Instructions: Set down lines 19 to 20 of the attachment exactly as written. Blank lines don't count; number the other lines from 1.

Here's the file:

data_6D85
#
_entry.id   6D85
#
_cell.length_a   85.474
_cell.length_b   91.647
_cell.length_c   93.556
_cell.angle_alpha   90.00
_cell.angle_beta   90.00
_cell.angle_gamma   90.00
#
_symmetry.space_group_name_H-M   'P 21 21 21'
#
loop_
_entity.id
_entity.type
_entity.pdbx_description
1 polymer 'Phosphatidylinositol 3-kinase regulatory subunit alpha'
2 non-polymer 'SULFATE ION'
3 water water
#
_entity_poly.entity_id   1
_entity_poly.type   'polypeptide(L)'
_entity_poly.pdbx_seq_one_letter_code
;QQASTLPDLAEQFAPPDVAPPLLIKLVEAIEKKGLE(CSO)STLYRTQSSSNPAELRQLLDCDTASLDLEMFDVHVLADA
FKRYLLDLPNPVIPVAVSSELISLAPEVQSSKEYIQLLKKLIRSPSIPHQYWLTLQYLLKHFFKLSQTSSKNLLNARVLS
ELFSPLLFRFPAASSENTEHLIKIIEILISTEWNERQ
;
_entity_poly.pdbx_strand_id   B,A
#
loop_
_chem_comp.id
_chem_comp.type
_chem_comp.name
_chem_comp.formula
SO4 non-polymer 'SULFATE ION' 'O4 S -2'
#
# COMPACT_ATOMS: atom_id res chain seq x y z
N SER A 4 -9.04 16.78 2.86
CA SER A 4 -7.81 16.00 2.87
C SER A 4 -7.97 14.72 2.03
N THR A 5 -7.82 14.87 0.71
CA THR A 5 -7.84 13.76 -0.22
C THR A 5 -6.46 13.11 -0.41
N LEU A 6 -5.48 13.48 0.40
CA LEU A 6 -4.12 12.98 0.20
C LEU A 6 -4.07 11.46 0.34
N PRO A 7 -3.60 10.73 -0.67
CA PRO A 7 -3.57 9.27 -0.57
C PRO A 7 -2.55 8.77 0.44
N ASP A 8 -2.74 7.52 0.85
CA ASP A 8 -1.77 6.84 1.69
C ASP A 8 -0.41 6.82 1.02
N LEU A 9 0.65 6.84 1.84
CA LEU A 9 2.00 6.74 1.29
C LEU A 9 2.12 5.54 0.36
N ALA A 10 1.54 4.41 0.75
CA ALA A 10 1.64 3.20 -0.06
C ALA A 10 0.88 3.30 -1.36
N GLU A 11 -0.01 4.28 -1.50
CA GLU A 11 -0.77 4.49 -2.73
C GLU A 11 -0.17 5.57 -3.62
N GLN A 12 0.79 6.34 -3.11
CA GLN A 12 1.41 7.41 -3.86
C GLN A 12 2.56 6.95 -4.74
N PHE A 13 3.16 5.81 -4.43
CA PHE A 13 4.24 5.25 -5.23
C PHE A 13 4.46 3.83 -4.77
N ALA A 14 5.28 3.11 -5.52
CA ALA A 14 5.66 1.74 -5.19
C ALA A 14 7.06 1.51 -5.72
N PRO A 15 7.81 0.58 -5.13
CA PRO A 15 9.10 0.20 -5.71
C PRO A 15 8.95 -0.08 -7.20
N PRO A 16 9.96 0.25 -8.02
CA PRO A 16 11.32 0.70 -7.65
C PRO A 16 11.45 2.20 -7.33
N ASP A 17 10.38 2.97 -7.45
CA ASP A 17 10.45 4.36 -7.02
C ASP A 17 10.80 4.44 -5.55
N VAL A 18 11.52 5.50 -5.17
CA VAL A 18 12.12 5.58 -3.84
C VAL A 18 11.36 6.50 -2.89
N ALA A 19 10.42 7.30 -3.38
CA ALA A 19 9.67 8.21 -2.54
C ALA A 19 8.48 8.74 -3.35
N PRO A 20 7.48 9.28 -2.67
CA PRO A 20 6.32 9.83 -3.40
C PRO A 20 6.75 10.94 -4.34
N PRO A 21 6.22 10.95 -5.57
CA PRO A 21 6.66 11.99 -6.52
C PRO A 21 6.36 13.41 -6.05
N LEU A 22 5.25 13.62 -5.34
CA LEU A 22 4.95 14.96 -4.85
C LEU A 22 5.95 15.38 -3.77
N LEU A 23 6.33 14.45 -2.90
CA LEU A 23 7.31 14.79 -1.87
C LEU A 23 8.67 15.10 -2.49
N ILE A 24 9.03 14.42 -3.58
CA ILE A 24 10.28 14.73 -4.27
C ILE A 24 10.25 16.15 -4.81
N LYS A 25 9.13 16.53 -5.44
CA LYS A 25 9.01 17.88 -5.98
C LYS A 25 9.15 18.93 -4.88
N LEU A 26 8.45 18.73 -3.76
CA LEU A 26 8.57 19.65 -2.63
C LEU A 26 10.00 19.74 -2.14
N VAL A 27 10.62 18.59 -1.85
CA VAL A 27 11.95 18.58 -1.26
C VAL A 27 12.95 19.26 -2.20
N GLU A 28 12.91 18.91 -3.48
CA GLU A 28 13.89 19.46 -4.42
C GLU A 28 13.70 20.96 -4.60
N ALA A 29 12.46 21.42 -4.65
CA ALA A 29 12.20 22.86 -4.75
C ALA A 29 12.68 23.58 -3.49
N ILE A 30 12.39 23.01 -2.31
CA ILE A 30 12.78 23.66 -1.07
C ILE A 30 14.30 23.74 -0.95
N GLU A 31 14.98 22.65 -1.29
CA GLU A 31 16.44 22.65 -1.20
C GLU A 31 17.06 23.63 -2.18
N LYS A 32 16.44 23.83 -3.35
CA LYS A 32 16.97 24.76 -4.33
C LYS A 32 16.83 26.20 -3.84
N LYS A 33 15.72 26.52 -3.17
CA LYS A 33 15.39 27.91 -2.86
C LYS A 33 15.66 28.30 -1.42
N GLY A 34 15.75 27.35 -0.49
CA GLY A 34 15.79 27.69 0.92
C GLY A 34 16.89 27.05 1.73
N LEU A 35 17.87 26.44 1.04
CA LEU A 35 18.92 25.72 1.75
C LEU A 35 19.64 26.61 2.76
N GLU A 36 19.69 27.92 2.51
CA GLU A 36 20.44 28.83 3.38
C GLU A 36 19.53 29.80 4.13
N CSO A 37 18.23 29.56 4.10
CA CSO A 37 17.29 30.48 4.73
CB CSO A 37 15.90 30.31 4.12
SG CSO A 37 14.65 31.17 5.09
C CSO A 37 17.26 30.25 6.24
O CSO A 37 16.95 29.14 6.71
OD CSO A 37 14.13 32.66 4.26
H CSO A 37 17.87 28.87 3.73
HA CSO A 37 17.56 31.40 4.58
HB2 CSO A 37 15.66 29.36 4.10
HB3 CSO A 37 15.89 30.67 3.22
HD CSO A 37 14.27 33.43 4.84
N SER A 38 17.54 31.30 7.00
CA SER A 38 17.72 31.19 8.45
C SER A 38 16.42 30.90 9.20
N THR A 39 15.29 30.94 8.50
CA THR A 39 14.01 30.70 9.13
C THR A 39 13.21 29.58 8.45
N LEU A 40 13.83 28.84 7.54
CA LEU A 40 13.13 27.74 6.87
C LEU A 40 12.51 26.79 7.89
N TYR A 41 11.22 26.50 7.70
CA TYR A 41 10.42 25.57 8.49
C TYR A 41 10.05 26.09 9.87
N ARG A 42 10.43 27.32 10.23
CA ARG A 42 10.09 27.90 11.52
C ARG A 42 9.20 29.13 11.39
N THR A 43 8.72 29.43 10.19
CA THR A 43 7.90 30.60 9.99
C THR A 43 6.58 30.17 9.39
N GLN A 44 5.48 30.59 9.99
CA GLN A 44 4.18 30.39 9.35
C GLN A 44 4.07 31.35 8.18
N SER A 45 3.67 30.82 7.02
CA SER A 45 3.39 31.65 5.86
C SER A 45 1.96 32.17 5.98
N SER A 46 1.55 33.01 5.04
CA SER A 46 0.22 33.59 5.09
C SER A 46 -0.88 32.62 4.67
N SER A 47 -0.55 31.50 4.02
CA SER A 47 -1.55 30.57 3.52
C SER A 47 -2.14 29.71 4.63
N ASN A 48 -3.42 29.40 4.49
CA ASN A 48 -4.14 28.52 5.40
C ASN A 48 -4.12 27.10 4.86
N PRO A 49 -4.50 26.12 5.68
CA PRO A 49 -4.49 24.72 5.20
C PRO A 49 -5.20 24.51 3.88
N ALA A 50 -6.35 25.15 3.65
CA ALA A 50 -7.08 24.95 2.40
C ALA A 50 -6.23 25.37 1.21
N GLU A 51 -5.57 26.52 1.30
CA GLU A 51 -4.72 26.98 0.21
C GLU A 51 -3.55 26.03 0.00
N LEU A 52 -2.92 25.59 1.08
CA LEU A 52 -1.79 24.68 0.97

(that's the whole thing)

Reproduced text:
2 non-polymer 'SULFATE ION'
3 water water